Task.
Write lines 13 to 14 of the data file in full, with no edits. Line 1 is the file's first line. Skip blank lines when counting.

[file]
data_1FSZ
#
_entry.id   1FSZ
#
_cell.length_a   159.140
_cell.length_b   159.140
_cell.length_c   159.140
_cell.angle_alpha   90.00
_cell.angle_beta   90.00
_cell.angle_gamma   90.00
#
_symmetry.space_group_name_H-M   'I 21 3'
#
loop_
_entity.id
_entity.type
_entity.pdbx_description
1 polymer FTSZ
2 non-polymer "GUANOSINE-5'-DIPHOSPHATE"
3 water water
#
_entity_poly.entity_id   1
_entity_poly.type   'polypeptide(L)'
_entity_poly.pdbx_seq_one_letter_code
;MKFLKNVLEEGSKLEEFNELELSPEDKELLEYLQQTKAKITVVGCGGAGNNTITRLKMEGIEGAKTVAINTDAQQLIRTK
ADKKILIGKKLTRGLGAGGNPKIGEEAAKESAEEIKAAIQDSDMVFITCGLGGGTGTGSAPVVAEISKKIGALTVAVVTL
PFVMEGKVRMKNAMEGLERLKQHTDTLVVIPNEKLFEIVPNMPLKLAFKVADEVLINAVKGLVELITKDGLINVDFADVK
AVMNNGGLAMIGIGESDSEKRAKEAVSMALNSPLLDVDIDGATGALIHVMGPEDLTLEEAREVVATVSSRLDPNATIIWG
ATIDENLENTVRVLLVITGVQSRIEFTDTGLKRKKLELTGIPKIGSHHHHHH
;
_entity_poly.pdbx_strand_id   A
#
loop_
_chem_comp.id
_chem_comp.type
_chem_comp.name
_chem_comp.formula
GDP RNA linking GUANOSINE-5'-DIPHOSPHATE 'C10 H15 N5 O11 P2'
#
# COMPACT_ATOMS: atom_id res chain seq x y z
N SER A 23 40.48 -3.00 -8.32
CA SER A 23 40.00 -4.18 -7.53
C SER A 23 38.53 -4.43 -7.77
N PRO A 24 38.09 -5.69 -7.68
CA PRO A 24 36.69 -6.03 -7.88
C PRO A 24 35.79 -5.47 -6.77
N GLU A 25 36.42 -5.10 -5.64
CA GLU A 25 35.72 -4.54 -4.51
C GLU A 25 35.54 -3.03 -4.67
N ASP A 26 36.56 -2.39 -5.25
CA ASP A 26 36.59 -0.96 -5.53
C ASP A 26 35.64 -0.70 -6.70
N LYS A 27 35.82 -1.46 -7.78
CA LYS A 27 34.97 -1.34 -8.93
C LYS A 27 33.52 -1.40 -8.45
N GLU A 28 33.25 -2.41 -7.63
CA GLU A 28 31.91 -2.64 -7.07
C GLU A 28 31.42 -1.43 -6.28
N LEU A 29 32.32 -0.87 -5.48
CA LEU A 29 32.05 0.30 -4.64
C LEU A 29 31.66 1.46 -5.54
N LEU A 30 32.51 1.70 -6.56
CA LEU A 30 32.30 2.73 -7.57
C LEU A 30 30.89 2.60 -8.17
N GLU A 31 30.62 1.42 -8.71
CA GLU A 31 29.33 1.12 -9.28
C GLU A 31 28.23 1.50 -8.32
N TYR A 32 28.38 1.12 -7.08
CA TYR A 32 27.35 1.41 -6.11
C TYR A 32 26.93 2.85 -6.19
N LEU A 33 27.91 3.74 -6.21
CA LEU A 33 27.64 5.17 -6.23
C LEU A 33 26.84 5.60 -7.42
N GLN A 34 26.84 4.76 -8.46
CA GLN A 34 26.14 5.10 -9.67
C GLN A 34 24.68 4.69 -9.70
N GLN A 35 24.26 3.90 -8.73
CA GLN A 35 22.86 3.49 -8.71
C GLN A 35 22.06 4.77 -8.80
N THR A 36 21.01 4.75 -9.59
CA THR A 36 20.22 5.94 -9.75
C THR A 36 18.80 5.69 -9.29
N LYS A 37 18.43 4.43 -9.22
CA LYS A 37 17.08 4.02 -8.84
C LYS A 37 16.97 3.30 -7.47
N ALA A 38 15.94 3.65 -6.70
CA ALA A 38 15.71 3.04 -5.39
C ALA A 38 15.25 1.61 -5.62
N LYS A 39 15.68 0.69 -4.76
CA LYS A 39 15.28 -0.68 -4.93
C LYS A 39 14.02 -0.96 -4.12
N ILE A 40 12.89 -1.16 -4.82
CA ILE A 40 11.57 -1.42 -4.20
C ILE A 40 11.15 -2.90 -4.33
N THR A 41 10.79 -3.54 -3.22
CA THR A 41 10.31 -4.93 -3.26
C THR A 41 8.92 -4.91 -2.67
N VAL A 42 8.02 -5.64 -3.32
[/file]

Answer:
#
loop_